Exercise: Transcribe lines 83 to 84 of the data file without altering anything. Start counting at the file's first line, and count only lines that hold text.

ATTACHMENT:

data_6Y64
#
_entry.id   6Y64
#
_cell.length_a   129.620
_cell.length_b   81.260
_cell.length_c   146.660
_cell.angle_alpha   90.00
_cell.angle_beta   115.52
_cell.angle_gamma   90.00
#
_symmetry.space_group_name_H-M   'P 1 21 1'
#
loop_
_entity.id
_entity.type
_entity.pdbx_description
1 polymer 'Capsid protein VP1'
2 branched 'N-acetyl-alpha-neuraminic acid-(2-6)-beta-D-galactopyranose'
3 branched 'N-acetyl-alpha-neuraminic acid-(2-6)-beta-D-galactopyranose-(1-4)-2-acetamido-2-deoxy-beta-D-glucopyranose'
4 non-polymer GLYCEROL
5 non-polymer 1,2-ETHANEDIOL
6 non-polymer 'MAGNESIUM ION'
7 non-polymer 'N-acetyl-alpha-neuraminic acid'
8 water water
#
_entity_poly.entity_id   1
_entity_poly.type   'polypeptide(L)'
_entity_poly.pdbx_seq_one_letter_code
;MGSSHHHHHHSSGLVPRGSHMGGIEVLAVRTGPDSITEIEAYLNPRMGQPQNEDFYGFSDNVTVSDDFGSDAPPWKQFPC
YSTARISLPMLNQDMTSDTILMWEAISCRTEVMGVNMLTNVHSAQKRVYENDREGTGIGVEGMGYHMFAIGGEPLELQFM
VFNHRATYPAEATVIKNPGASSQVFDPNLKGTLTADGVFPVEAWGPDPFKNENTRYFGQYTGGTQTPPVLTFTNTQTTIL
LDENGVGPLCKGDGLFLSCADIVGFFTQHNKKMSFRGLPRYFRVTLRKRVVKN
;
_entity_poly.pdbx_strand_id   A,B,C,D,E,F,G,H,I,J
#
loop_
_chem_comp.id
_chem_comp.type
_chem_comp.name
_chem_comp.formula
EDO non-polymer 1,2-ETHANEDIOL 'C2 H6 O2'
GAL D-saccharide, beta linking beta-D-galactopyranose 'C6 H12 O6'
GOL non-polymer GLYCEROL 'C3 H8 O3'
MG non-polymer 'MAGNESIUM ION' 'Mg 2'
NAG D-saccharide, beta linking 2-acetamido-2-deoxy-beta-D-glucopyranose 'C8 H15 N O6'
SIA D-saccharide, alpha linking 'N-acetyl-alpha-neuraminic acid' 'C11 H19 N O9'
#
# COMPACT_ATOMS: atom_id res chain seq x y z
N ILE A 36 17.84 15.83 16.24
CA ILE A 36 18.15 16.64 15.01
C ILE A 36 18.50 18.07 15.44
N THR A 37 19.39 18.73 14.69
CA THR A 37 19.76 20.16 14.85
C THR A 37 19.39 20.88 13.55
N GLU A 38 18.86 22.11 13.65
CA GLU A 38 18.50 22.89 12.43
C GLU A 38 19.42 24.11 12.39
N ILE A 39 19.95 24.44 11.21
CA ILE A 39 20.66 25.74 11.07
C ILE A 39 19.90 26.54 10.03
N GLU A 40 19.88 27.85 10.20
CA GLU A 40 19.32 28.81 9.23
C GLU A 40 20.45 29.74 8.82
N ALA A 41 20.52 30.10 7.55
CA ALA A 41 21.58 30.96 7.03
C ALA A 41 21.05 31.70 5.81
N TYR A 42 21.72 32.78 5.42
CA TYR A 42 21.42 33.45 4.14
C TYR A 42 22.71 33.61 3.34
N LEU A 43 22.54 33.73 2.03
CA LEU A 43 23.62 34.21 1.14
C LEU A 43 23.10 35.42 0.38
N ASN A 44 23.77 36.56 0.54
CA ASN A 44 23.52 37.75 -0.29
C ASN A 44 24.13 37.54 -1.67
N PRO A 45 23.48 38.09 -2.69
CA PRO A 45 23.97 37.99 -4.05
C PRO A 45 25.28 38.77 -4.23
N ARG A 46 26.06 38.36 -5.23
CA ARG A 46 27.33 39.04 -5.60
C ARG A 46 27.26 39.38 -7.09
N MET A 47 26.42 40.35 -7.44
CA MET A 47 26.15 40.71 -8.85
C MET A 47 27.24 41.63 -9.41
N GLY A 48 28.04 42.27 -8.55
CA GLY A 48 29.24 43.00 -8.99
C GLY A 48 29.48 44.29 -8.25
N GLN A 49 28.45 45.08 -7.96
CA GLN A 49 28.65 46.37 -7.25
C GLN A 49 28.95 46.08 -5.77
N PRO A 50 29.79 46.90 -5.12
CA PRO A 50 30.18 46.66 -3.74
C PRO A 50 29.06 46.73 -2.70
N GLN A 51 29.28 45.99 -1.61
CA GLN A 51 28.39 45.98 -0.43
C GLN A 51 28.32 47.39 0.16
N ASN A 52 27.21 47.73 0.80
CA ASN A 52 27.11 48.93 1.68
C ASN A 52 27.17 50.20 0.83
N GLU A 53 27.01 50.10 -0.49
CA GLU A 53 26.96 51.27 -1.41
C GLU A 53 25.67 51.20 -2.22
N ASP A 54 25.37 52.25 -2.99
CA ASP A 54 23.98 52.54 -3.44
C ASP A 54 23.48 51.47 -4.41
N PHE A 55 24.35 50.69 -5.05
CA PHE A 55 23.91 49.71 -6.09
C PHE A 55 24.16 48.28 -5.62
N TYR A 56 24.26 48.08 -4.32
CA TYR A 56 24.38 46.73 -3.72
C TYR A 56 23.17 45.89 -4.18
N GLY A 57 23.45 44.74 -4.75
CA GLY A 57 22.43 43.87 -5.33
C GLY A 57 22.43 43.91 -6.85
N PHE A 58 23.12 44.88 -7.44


N MET A 47 26.42 40.35 -7.44
CA MET A 47 26.15 40.71 -8.85